Friday, December 28, 2012

End of 2012 Summary

As 2012 draws to a close, here is my synopsis of the status of nuclear power and renewables.  At the suggestion of several of you, I am changing my format.  I will give you my opinion, and then footnote the appropriate references at the end.  Back to my old school days!
Overall, this has been a bad year for nuclear.  In the US, the “crown jewel” project of the twin reactors in Georgia has fallen behind schedule and over budget.  The new projects in South Carolina and in Florida are on hold; and construction has resumed in Tennessee on a reactor started over 20 years ago.  It will be at least 6 years before we see any of this unaffordable and subsidized electricity. (1)
In Japan, the news is equally grim.  In spite of the “conservative” element being recently elected to power, 50 out of the 52 available reactors are out of service, and will probably remain dormant for 3 or 4 more years…if ever they will come back on line.  The loss has had an impact on Japan’s economy, BUT they are not back “living in the cave” as some have predicted, and in the next few years other options, mainly renewables, will be developed for new electricity generation…maybe not cheap, but definitely cheaper than the nuclear option.
Fukushima remains a complete economic and technical mess, almost two years after the disaster.  They are nowhere close to just stabilizing  reactor #3, and the safe cleanup of the 4 reactor sites will take years…decades… and billions of dollars.  Just like Chernobyl, where a new huge dome is being constructed just so they can begin to slowly decontaminate and dismantle the failed reactor.  Again, billions of dollars and a lot of time. (2)
In Europe, the prize reactors in Flamanville and Olkiluoto are both in financial and timeline troubles.  Major reactor vendors are pushing their way with small non-free market countries to build reactors, and even though there is a lot of talk with Arab nations and Brazil, we’ll just have to wait the 5 or so years to see if any of this really happens.

Meanwhile, the renewables, IN SPITE of everything that is continuously being thrown at them, continue to thrive and grow.  The most startling announcement comes from the American Wind Energy Association which stated that they would like an extension of the Wind Energy Tax Credit, and phasing that credit out over 6 years.  In 6 years, wind energy will be more than cost competitive with any new electricity generation technology…it is very close to natural gas now! (3)

Two last bits of info.  There are many things that go into establishing the “COST” of electricity.  The first is the capital investment in constructing the generating facility; the second is the cost of fuel and operating and maintaining the facility; and then there are other costs…taxes, infrastructure, profits, decommissioning of facilities, etc.  For years, the nuclear industry has claimed (and they still do) that nuclear is the cheapest way to produce electricity…based on “production costs.”  Here is a recent quote from the Nuclear Energy Institute: “Nuclear power is the lowest-cost producer of baseload electricity. Nuclear production costs have remained steady for more than 10 years averaging 2.19 cents per kilowatt-hour in 2011. This includes the costs of operating and maintaining the plant, purchasing fuel, and paying for the management of used fuel.”  So what does this mean, and how does this relate to solar and wind energy?  First, the renewables have no cost of fuel…no uranium mining, enrichment, fabrication, transportation, and waste management ( the waste management fee cited for nuclear is way, way to little as we have seen with the failed Yucca Mountain project.)  Although wind does have O&M costs, most PV solar systems have minimal costs.  In 1989, my college and I visited two 1MW PV facilities in Southern California.  Each was operating at full power on a sunny day, and yet we could not find anyone to give us a tour or talk about what was going on…all we saw were locked gates, and arrays of panels slowly moving and following the sun.  This was over 20 years ago…things have gotten better. We just passed a wind farm in Yolo County on our way home from Christmas, and I didn’t even see a truck parked at any of the turbines.  The capital costs of building these facilities are way cheaper than constructing a nuclear power plant by a factor of 3x.  So, the only thing true in above claim is “baseload” electricity.  The sun does’t always shine and the wind doesn’t always blow…but our new technology can/will deal with these intermitencies in the new smart grid. (4)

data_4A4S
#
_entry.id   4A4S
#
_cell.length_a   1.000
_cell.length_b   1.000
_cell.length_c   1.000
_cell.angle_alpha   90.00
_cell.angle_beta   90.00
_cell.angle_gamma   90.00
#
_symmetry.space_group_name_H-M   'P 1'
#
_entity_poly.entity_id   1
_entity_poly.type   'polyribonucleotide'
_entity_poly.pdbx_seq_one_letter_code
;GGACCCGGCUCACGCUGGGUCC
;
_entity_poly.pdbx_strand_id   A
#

One last bit of homework for you.  The US energy data for 2011 has been analyzed again by LLNL.  I always found this chart a huge fountain of information…at least it is good bathroom reading! (5)

Happy New Year, and may the sun shine and the wind blow…hope for fewer big storms…but then again, that’s a whole other topic!

(1)   Nukes

(2)   Japan

(3)   Renewables

(4)   Nuclear Energy Institute

(5)   Energy use chart

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